By Ben McGukin
On Wednesday 8th March, the Ustinov Seminar held the event ‘The Death of Multiculturalism.’ The aim of the event was to discuss the concept of multiculturalism and interrogate whether it has ‘succeeded’ or ‘failed.’ Joining us for the workshop was Dr Matthew Nicholson from Durham Law School, who was a fantastic speaker and helped kick-start the discussions with an analysis of the decision of the European Court of Human Rights concerning the banning of face covering in France. The Court held that the banning of face covering, which included Muslim headdresses. Matthew gave a brief introduction to the facts of the case and then masterfully analysed the decision and its ramifications for multiculturalism. However, when pressed about what their views of the case were, the audience were curiously silent. It seemed that no one wanted to give a view on whether they thought the Court made a ‘correct’ decision, even from a moral point of view.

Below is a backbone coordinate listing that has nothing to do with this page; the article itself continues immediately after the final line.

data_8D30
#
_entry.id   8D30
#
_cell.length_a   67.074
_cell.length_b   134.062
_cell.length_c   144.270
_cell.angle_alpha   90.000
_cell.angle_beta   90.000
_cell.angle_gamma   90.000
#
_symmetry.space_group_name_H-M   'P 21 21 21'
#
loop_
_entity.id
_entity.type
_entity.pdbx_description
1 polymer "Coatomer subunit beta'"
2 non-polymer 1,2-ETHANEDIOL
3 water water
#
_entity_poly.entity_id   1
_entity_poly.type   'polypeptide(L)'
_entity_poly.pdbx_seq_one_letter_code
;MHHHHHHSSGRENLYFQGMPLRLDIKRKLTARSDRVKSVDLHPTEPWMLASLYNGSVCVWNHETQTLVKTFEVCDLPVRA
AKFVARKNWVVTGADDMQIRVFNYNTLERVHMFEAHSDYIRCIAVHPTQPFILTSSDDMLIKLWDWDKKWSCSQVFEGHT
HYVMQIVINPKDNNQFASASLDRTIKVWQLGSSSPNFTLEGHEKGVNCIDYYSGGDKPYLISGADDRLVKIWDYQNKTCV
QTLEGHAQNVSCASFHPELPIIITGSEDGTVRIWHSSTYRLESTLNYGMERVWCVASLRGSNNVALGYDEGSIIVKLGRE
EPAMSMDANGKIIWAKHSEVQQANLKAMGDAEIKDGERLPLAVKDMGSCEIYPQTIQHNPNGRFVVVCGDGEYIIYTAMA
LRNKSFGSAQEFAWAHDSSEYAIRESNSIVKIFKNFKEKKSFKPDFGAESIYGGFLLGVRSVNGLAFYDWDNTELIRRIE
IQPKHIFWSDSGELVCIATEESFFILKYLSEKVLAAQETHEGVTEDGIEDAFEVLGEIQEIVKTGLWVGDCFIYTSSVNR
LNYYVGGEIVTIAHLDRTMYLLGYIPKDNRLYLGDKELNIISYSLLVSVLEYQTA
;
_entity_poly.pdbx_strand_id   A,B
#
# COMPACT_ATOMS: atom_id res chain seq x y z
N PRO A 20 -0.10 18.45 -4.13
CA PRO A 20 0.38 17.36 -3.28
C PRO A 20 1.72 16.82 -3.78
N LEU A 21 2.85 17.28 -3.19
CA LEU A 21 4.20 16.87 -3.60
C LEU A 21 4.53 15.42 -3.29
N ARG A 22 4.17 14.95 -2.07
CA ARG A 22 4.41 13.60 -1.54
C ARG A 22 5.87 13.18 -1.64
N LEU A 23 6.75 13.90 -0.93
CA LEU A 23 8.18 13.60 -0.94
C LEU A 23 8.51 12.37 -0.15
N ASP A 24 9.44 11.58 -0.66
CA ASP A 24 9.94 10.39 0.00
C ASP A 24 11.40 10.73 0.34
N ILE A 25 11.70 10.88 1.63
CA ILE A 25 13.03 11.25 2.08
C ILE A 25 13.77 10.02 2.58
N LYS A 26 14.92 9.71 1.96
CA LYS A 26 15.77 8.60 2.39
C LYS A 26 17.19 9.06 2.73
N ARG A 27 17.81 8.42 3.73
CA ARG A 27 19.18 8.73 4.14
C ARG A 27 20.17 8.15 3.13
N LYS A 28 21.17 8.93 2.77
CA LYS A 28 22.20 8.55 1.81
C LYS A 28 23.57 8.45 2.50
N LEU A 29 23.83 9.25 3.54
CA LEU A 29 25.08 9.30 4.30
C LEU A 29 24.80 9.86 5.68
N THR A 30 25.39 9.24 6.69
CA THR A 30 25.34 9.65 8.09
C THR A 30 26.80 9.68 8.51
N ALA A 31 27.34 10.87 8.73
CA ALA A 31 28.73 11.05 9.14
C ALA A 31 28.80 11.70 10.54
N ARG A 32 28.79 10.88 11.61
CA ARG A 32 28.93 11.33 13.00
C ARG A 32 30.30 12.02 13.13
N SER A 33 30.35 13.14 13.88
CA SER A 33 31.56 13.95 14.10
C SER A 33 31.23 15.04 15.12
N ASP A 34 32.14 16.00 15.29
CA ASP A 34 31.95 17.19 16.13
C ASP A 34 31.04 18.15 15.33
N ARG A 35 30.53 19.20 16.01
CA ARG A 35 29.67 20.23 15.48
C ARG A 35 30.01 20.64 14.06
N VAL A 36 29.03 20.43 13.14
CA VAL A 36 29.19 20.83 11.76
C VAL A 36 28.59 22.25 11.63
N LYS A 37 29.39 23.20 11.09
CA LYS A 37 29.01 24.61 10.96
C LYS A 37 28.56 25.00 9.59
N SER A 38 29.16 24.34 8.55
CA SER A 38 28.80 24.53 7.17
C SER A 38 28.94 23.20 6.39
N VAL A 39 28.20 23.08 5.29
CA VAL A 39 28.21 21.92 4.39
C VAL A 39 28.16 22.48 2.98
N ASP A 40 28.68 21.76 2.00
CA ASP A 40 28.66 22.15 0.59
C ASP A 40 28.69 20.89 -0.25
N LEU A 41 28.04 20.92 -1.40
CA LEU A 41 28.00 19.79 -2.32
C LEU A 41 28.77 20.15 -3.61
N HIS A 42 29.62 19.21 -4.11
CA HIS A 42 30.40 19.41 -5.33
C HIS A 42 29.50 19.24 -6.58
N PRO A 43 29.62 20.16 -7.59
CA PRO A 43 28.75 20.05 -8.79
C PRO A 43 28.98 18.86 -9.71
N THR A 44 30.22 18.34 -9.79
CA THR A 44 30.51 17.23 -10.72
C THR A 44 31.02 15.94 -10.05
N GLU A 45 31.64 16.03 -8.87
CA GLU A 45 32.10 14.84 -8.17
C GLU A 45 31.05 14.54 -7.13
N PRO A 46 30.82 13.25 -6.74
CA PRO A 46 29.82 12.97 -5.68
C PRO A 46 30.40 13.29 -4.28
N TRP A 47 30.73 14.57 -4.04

Upon organising the event, the Seminar team knew that this event would also bring up the concept of political correctness. That was another aim of the workshop, to tease out any controversial opinions and debate them, rather than shut them down. However, this couldn’t happen when people did not even speak up. As the night went on, more people spoke and a discussion concerning political correctness was entered into, but this was not the topic of the workshop. While it was good to see people discuss political correctness and how discussion of concepts like multiculturalism is often shrouded in political rhetoric, the debate on multiculturalism seemed to have been pushed to the back of the agenda. We will not know why the audience were so hesitant to discuss the topic of multiculturalism, but what can be taken from the workshop is that these topics must be debated. All opinions must be heard, regardless of their value.
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